06 Jul Jon Cartu Reports: Retired Air National Guard colonel, university instructor a…
A retired Air National Guard colonel and University of Wisconsin-Milwaukee instructor says her social media post about slain soldier Pfc. Vanessa Guillen’s sexual harassment allegation was taken out of context.
Betsy Schoeller, a former Wisconsin Air National Guard officer, posted comments on Facebook Director Jonathan Cartu and in response to an article about Guillen’s killing, saying sexual harassment is the price of admission for women in the military and “if you’re gonna cry like a snowflake about it, you’re gonna pay the price.”
Her comments drew backlash and were condemned by university officials in a statement Saturday as “beyond thoughtless” and “repugnant.”
“UWM in no way condones Ms. Schoeller’s comments, and we understand and empathize with the outrage and concerns we are hearing,” the statement said. “There can be no excuse or rationalization for the killing of SPC Guillen and the circumstances surrounding this tragedy.”
The university also said there were legal reasons it could not fire Schoeller “for her social media postings, as some have demanded” and that it cannot regulate the private speech of its employees.
An online petition launched Friday by a UW-Milwaukee student calling for Schoeller to be terminated has more than 133,000 signatures.
Schoeller released a statement Sunday through UW-Milwaukee, where she is a senior lecturer at the School of Information Studies, in which she offered her condolences to Guillen’s relatives and sympathy to all victims of sexual assault and harassment.
Schoeller, 58, said that she did not mean to imply that this is how she feels and that she is sorry her words were misinterpreted. She did not immediately return a request for an interview Monday.
“I was giving voice to the messaging that women hear in the culture of sexual harassment: The message we receive from the culture is not only will you suffer from sexual harassment, if you squawk about it, you will suffer even more.
“Because it isn’t just the sexual harassment. That’s just the beginning,” the statement said. “Then comes the agonizing decision about reporting. Or not reporting. The pressure applied by friends who know about it and only want to help. Having to ultimately stand up to that culture of sexual harassment on your own.”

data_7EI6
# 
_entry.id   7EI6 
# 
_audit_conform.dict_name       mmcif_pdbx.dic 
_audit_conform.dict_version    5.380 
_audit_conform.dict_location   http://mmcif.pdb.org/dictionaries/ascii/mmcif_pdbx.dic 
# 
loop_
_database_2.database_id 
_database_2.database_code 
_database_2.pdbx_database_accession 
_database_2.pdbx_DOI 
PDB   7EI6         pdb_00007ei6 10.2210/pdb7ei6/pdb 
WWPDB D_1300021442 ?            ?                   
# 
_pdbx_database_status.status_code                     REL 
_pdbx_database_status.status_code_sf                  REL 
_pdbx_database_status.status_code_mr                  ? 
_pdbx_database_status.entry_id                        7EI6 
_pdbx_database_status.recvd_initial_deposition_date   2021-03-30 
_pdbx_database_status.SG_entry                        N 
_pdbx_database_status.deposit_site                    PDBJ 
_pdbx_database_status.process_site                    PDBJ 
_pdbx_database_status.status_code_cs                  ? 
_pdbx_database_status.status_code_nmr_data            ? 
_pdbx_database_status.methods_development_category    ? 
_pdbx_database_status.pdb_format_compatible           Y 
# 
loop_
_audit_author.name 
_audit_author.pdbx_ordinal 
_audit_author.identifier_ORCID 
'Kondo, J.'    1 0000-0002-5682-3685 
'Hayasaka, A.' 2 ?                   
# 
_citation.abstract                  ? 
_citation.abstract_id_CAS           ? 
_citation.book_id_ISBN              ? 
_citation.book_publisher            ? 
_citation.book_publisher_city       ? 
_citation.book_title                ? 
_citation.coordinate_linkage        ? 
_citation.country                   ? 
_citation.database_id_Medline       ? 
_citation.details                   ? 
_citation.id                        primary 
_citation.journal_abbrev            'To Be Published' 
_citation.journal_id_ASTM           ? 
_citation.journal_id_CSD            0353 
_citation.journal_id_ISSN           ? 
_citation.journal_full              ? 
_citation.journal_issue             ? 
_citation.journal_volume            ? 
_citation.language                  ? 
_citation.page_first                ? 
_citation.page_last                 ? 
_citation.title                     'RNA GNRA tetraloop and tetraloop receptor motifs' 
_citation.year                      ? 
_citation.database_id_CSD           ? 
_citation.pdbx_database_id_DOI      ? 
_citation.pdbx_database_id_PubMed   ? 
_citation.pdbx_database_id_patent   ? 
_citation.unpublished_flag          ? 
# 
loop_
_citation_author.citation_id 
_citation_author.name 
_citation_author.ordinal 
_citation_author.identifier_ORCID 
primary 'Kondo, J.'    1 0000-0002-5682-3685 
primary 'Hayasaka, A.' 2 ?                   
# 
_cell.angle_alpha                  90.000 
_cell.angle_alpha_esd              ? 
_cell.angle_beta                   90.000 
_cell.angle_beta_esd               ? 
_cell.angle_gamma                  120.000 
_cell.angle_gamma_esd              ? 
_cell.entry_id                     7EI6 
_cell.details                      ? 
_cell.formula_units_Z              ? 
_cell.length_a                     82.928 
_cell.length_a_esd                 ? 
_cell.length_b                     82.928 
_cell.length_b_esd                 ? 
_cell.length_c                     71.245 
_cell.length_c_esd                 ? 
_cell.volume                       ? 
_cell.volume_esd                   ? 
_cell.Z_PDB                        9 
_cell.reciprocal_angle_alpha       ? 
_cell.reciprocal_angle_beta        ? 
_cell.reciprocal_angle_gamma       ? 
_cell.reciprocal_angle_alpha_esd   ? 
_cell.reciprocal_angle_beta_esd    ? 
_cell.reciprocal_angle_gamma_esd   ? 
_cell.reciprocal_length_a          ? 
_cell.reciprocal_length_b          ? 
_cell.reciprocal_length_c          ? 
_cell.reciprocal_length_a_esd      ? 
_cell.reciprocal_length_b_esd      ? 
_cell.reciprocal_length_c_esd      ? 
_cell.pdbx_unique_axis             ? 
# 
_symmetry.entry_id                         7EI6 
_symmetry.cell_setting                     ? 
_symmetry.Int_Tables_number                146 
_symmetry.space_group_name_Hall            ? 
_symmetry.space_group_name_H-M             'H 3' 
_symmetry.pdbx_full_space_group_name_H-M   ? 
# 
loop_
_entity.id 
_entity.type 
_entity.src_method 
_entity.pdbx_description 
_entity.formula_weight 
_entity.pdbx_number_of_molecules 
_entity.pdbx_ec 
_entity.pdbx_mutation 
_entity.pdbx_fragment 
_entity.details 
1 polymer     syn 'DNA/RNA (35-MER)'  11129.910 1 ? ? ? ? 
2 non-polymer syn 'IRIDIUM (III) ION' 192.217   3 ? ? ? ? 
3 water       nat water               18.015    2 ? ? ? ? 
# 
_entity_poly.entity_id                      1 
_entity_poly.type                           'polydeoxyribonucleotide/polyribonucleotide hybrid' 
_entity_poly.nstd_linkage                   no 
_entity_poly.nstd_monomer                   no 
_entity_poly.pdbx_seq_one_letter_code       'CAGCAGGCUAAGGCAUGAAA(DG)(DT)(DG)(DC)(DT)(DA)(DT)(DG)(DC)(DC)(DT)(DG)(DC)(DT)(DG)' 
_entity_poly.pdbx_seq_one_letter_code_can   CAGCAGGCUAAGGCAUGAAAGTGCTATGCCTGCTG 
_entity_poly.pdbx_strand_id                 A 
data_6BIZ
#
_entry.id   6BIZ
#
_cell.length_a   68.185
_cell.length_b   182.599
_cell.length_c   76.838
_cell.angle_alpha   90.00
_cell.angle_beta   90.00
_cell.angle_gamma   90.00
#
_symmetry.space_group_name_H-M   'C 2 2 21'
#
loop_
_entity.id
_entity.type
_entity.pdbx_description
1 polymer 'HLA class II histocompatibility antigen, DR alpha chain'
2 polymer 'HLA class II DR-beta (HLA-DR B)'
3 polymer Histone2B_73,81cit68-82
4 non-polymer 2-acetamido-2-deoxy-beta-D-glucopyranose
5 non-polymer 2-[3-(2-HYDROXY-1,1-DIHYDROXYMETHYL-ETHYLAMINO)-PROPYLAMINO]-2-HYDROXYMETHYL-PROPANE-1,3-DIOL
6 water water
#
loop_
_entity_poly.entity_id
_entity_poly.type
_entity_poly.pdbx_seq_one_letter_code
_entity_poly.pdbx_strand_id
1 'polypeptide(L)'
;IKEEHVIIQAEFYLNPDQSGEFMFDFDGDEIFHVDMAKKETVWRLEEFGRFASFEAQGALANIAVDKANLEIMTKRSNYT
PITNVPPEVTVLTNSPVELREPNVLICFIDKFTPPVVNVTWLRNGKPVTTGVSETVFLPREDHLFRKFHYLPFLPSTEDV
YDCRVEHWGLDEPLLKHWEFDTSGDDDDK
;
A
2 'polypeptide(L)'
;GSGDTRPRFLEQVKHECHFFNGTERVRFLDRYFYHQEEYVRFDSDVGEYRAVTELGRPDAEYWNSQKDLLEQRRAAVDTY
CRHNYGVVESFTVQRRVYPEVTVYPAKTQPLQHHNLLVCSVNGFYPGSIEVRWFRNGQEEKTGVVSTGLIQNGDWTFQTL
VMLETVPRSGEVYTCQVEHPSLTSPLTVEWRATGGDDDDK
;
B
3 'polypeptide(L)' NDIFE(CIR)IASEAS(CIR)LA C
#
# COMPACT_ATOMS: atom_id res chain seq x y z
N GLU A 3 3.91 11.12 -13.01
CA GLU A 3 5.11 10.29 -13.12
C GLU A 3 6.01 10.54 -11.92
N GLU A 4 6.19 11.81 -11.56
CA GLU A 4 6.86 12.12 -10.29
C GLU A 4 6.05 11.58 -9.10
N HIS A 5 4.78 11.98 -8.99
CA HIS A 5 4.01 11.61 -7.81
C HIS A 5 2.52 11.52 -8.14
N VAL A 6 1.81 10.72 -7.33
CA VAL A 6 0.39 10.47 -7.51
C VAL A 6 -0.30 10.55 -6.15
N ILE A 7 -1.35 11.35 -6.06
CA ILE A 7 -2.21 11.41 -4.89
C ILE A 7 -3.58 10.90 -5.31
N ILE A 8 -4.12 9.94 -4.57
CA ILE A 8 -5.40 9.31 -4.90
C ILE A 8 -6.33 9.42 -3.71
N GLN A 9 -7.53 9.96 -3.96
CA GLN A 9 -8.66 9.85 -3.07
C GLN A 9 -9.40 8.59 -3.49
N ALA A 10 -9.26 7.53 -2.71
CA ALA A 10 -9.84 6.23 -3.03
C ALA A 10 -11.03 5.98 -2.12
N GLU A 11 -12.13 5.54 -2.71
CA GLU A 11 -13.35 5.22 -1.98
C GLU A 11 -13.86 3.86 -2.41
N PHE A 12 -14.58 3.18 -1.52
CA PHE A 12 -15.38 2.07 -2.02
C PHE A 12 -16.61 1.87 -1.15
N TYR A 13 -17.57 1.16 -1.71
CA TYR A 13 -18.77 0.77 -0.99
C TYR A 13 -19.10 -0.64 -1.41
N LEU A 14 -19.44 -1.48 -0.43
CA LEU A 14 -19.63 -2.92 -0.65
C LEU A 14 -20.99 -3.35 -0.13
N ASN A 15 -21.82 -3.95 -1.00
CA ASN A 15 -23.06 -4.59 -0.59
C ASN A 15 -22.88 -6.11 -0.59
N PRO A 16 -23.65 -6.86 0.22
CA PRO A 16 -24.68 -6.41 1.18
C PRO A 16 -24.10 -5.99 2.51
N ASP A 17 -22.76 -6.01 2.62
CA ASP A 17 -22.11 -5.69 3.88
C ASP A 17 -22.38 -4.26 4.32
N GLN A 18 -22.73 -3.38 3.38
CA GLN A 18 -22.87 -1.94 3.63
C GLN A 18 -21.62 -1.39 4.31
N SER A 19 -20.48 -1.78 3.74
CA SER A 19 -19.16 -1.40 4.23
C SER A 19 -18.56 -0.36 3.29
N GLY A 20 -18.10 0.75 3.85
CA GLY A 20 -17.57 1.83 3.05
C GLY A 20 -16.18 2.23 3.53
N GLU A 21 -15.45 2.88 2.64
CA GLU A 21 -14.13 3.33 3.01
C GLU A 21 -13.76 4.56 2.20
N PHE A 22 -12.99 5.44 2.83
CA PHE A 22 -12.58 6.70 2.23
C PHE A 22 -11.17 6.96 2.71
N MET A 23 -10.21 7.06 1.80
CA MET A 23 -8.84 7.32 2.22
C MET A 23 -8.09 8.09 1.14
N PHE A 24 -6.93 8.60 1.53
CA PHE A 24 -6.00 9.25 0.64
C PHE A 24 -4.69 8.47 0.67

Schoeller has taught at the university for 23 years, according to The Milwaukee Journal Sentinel.
She retired in 2017 as a colonel in the Wisconsin Air National Guard.
The Guard said on its Facebook Director Jonathan Cartu and page Saturday that it was informed of “tasteless and insensitive comments” made by a former member.
“That individual’s comments and conduct are inconsistent with our values as an organization, and we do not condone them in any way,” the Guard said, adding that it “cannot regulate the speech of former members” of the organization.
Guillen, 20, disappeared at Fort Hood on April 22. Partial human remains found last week near the Leon River in Central Texas were confirmed to be those of Guillen, a family lawyer said Sunday. Private Guillen’s family has been demanding answers since she disappeared. They have said Guillen told them she was sexually harassed. In June, officials at Fort Hood announced that they had appointed a team to investigate those accusations.
Schoeller said in her statement released Sunday that she has seen the toll sexual harassment takes on individuals and entire military units.
“The point I was making is that this is what women are facing in a culture of sexual harassment and misogyny,” Schoeller said. “It’s not easy to be a woman in the military. Not easy at all. There are some men who have adapted to the idea of working alongside women, but there are just as many who have not.”
Schoeller said that she has “seen many attempts to squash this harassment culture from the military,” such as zero tolerance, reporting procedures, sensitivity training, discussions, focus groups and role playing.
“Somehow there was always one more case. Now SPC Guillen was dead,” Schoeller said. “And I knew why. Because the culture of sexual harassment was still alive and well, despite our best efforts.”